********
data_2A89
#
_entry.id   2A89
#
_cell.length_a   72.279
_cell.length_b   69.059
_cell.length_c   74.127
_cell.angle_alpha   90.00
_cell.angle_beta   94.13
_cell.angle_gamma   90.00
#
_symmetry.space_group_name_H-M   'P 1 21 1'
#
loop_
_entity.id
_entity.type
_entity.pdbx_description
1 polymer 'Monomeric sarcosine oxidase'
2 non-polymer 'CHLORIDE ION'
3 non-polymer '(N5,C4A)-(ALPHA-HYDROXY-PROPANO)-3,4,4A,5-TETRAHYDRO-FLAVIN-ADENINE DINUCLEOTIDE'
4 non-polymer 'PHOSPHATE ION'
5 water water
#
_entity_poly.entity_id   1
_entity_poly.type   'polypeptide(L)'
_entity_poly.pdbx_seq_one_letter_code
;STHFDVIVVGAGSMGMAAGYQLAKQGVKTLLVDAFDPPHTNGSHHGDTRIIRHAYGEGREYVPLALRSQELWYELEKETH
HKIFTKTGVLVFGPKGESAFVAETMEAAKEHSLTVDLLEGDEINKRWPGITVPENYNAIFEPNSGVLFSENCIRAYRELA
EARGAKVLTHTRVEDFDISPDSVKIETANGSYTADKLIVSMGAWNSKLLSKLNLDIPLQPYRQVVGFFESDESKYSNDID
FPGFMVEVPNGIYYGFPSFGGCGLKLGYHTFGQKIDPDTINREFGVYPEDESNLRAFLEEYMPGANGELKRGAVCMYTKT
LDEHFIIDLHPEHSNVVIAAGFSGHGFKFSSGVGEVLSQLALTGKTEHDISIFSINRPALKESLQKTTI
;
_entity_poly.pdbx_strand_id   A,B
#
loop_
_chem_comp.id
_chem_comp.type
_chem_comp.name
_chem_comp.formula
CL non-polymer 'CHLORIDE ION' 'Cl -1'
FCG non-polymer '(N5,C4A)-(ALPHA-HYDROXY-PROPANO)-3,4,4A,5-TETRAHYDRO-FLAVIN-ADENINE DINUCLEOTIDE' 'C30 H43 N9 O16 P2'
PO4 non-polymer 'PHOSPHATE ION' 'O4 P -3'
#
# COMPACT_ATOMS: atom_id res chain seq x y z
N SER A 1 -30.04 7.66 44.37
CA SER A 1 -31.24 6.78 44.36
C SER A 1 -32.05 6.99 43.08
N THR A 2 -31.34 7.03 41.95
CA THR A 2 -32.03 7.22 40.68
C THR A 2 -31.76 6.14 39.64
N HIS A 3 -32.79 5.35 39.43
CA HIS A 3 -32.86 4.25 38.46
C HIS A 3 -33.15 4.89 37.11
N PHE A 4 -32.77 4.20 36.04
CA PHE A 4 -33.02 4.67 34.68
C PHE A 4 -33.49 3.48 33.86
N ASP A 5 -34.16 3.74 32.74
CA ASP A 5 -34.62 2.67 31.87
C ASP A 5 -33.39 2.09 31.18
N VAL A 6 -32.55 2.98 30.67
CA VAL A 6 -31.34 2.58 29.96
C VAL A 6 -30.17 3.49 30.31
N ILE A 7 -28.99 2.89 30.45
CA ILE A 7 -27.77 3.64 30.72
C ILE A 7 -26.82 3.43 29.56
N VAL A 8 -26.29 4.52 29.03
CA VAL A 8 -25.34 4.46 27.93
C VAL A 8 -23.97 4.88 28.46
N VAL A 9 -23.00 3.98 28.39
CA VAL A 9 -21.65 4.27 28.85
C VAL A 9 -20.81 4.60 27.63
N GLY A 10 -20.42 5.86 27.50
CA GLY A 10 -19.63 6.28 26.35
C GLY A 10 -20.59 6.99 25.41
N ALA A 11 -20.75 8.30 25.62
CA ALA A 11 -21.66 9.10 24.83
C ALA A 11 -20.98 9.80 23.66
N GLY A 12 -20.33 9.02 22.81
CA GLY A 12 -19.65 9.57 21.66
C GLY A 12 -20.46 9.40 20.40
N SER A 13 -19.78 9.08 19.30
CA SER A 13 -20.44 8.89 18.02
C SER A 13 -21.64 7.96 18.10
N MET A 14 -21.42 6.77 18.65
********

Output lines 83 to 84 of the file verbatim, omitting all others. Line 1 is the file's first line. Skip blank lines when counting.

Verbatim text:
C SER A 13 -21.64 7.96 18.10
N MET A 14 -21.42 6.77 18.65